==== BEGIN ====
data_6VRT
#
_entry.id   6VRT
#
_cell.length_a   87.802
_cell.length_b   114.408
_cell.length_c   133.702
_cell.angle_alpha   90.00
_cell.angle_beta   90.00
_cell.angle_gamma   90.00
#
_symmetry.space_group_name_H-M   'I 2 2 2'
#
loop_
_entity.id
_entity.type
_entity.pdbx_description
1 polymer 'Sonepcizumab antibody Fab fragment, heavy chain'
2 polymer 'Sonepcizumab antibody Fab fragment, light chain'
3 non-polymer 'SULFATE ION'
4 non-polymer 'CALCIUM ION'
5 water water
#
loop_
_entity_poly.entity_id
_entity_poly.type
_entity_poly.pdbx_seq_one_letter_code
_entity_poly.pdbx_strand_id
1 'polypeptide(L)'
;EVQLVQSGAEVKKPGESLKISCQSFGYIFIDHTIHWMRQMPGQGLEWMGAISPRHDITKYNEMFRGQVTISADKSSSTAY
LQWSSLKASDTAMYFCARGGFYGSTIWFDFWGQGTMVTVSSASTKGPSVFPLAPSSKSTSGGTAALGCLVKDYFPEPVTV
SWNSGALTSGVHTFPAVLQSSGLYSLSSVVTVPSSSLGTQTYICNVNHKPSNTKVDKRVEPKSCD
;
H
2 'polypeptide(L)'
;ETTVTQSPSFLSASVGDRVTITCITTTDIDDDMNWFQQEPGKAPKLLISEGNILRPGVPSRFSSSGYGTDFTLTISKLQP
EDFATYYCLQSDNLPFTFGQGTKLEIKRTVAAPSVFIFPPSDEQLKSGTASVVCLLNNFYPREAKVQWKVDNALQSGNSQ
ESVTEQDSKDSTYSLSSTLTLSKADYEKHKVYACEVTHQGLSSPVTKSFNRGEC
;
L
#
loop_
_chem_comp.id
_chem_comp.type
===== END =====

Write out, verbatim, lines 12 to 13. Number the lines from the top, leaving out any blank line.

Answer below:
_symmetry.space_group_name_H-M   'I 2 2 2'
#